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November 10, 1995     The Message
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November 10, 1995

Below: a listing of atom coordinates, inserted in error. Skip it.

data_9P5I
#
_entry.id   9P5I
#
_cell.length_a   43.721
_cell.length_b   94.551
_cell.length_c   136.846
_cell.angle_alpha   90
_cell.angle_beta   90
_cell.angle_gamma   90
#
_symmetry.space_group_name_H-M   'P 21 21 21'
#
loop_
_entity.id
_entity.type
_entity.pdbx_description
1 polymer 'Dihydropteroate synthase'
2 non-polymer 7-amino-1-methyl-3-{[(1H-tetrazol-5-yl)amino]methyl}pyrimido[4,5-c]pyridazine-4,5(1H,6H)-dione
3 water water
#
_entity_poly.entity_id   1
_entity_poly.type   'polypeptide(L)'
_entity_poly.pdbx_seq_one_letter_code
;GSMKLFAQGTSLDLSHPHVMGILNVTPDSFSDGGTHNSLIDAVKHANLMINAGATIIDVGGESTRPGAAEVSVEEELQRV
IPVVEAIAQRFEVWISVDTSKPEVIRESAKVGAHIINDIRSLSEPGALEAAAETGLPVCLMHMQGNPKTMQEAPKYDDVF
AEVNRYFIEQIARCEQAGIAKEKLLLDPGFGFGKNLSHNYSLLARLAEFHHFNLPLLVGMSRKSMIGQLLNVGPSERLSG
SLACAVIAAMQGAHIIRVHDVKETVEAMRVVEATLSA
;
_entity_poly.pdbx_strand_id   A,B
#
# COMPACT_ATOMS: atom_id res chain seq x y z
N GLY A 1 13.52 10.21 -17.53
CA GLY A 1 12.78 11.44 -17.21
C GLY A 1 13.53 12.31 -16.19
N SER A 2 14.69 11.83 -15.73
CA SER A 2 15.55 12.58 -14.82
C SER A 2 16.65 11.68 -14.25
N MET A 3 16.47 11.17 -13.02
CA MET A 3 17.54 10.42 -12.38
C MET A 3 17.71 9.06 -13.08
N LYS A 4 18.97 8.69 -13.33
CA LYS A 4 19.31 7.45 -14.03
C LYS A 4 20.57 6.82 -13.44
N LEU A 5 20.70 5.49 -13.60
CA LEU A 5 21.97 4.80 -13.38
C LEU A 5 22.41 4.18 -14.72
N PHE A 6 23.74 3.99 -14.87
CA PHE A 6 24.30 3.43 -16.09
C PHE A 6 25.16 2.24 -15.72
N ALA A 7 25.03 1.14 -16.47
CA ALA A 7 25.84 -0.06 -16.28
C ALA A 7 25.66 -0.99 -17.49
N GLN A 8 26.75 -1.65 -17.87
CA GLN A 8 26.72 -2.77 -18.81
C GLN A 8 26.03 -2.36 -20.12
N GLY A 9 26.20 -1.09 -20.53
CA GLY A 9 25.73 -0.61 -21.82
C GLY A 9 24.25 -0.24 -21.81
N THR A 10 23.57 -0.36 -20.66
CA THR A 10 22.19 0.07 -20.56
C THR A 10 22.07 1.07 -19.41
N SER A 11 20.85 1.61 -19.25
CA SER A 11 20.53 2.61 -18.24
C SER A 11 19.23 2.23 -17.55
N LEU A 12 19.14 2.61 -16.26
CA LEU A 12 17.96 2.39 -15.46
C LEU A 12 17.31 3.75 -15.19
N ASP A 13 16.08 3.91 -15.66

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November 10, 1995 The Message -- for Catholics of Southwestern Indiana 5 -" Bishop's Forum .-- Part Two Memory and its liabilities o"- The memory of my home, in all ns aetail, was both consoling and uplifting for me -- first, when I was !onesome and homesick, and again m anticipation of vacations at Christmas and summer. My leaving home to go to the seminary affected me in a measure that I am not sure of even now. I Would in no way want to alter it for it Was my choice. My dad and morn Were willing to grant me permis- ::n !Hw fa!th-filled must have - nelr risk-taking!) They gave nee. ded support, both human -u Spiritual, in my youthful search. The decision about priesthood? That was left up to me COmpletely In m se aratlon fr e rniliar T_ . , Y p " omth.fa- -, ' arrlvecl at self-knowledge. From my roots my family _ I drew untold strength. ByBISHOP GERALD A. GETTELFINGER The cycles of life that I learned as a child are an integral part of my formation as an adult. I cherish the clearly defined seasons. Winter was the time to clean the stables and thereby fertilize the fields. It was also a time when the warmth of the animals made the barn a place of pleasant respite and comfort. Barn smells, particu- larly the fragrance of newly-har- vested hay, are still poignant re- minders of the hard work required of farmers -- and are renewing for me. February brought the flow of the sap. Maple sap particularly! It provided the moment for kids to learn the lesson of maple syrup. It was the harbinger of Spring. In spring farmers broke the ground for planting. Of course, we were aware of the wheat planted in the fall. We worried about the damage a hard winter could cause to tender plants. The change of seasons gives to us farmers an occasion to recall annually the cycles of life. A farmer must till the field. He must be sensi- tive to the fertile mother and make circumstances hospitable for the seed of life to be planted. The seed must be planted. Farmers must wait for the results of their ef- fort. They welcome, with great joy and even sur- prise, the birth of new life. They tend the young plants and animals after birth. They nurture them to maturity. That's the work of the farmer. Jesus knows farmers. He knows planting. He taught us waiting. He told us the price of harvest- ing. He shares with us the need to be good stew- ards. That sums up the physical nature of the place I remember as home. Within that place relationships were established, learned, nurtured, and practiced. Next time, I will relate those significant relation- ships beyond the boundaries of our home. YSALEM (CNS) leaders joined some ff state and digni- Herzl Military Nov. 6 to mourn the of Prime Minis- Were shocked by the ter- put an end to nister Yitzhak e because of his Ous action for peace. OUr COndolences to minister's family, to and the whole said Latin- arch Michel Sabbah will re- in order to be ;SUrae its march to- Peace ... with the and all the Arabs t he said. "We ant this land of region of the one day enjoy and prosperity of Loufti called ation "a huge in "a demo- Christian leaders join mourning for Rabin "Violence and the seed of non-tolerance is spreading more and more in Israel," he said. "Prime Minister Rabin changed from a person of war to a person of peace, and he dared to make peace with the Palestinian. We have come here to show our solidarity." Among other Mideast Chris- tian leaders who attended the funeral were the papal nuncio to Israel, Archbishop Andrea Cordero Lanza di Lontczemolo; Franciscan Father Joseph Nazarro, custodian of the Holy Land; Melkite Archbishop Maximos Salloum of Akka (Haifa); Syrian Catholic Bishop Pierre Abdel-Ahad; and Armenian Patriarch Torkom II of Jerusalem. Bethlehem Mayor Elias Freij did not attend the fu- neral, but called Rabin a peacemaker he respected. J "I have known him for 25 years. I know him very well. He came to my house, he would eat lunch at my house," Freij said in a telephone inter- view with Catholic News Ser- vice. "Every member of my family and most people in Bethlehem are shocked," he said. "It was the work of extremists, who oppose the peace process, who brainwashed (the assassin) to act in such a violent way. "The initiators of such hate in both camps should be qui- eted," he added. "If young peo- ple are filled with hate, some will act crazy, like our young boys who go to Israel with bombs to kill people, and they know they will die. It is the same thing with the man who killed Rabin." In order to show respect for Rabin's memory, the peace talks must continue, he said. In'fact, said Paulist Father Thomas Stransky, director of the Tantur Ecumenical Insti- tute, Rabin's assassination might have the opposite effect than the one intended. "This will strengthen the will for peace," said Father Stransky. "No matter how many fights they have, when the Israelis (are'faced with a tragedy), they solidify. They will still disagree on some key points, such as the issue of refugees, water rights and Jerusalem, but the will for peace will be solidified; how the enfleshing of that will be done is the question." Father Stransky said the as- sassination has forced the Is- raelis to realize that there are more extremist elements within their society than they would like to admit. "It has made them more aware that they can't just talk about terrorist or Palestinian suicide bombers. They don't only have to be concerned with one lone person; it is within their society, just as it is within American society, ex- cept here it has a religious ele- ment," he said. Rabin was gunned down by 25-year-old law student Yigal Amir after a peace rally Nov. 4. He was shot twice, at close range, with a gun loaded with bullets designed to explode in- side the body. Police said Amir's brother designed the bullets. Amir allegedly was active in an extreme right-wing organi- zation called Eyal. He said he was following an edict by a group of right- wing rabbis that it is permissible to take the blood of anyone who gives away the land of Israel. Amir has expressed no re- morse for the assassination and said he had planned also to shoot Foreign Minister Shi- mon Peres, now acting prime minister. Stewardship by the book Stewardship is a life style which involves a deeper under- standing of our relationship to God, to ourselves, and to oth- ers. It is a free and joyful response to the Gospel invitation to recognize our responsibility over God's many gifts. Yitzhak Rabin: A Catholic journalist's memoir Calif. during his ninister of that I met had a repu- ler brusque in COnversation. a certain seldom of a editors under le Catholic Associa. tnon, civil war laid coD.n- Jordan, arriving in Is. there of and fate apucci  a in been .s of gun viola- tions in secret dealings with the Palestine Liberation Orga- nization. Tried and convicted, he was serving his sentence in an Israeli jail. The Arabs suggested that the archbishop was being tor- tured and degraded by his jail- ers and said we ought to protest his sufferings. When we arrived in Jerusalem, we editors discussed it for some time. However, the leader of our delegation proposed we leave it to church authorities who would brief us later. This didn't satisfy me and I set about making contact with a couple of friends I had in the Rabin government. I wanted to go and see Archbishop Capucci in his prison and find out for myself what his condition was. The initial response from gov- ernment sources wasn't hope- ful. Nobody was allowed to see the prisoner except relatives and the apostolic delegate. I urged my friends to try harder and said I was only in town for 24 hours. I said it was important to Israel not to allow the Arab charges to go unanswered  presuming they were untrue. That evening we attended a reception in a Jerusalem hotel, hosted by residential corre- spondents of major American newspapers. We exchanged views on the imprisoned prelate and were told that even these American journal- ists, representing prestigious newspapers, weren't allowed to visit him. It looked bleak for my chances. But the impossible hap- pened. Just before the recep- tion broke up, I was paged and went to the phone. It was the ministry of police. They in- formed me that the prime min- ister had approved my visit to the archbishop -- "but he might not want to see you." I said I would take my chances and arranged a suit- able time the next day. I went back to the reception a happy man but mentioned it to no one, until we got back to our own hotel. The next morning we all turned up at Prime Minister Rabin's office for a group inter- view and I sat next to him. About an hour later, I asked to be excused. He said, "Oh, you must be the one who is going to visit the prisoner Capucci. All I ask is that you see for yourself and tell the truth." It was said in the same grav- elly voice that Israelis heard at the fateful peace rally in Tel Aviv two decades later. The text of his speech contained a good measure of brusqueness for his critics but also an ex- pression of tenderness for the peacemakers, both Arab and Jew. Washington Continued from page 4 yond religious activism, he said. Recent attacks by some Republican religious leaders on the suitability of Gen. Colin Powell as a potential presiden- tial candidate indicate that in- ternal conflicts within the Christian- Republican coalition are heating up, Leege believes. He said the time is ripe for a broader religion-based ap- proach to politics, such as that recommended in the bishops' political responsibility state- ment. But after one group has gained political power by claiming the religious high ground, any effort to bring in candidates of different moral values is likely to be even nas- tier," Leege said. "When religious people get heated up, they're likely to call down all sorts of divine inter- vention in their own defense."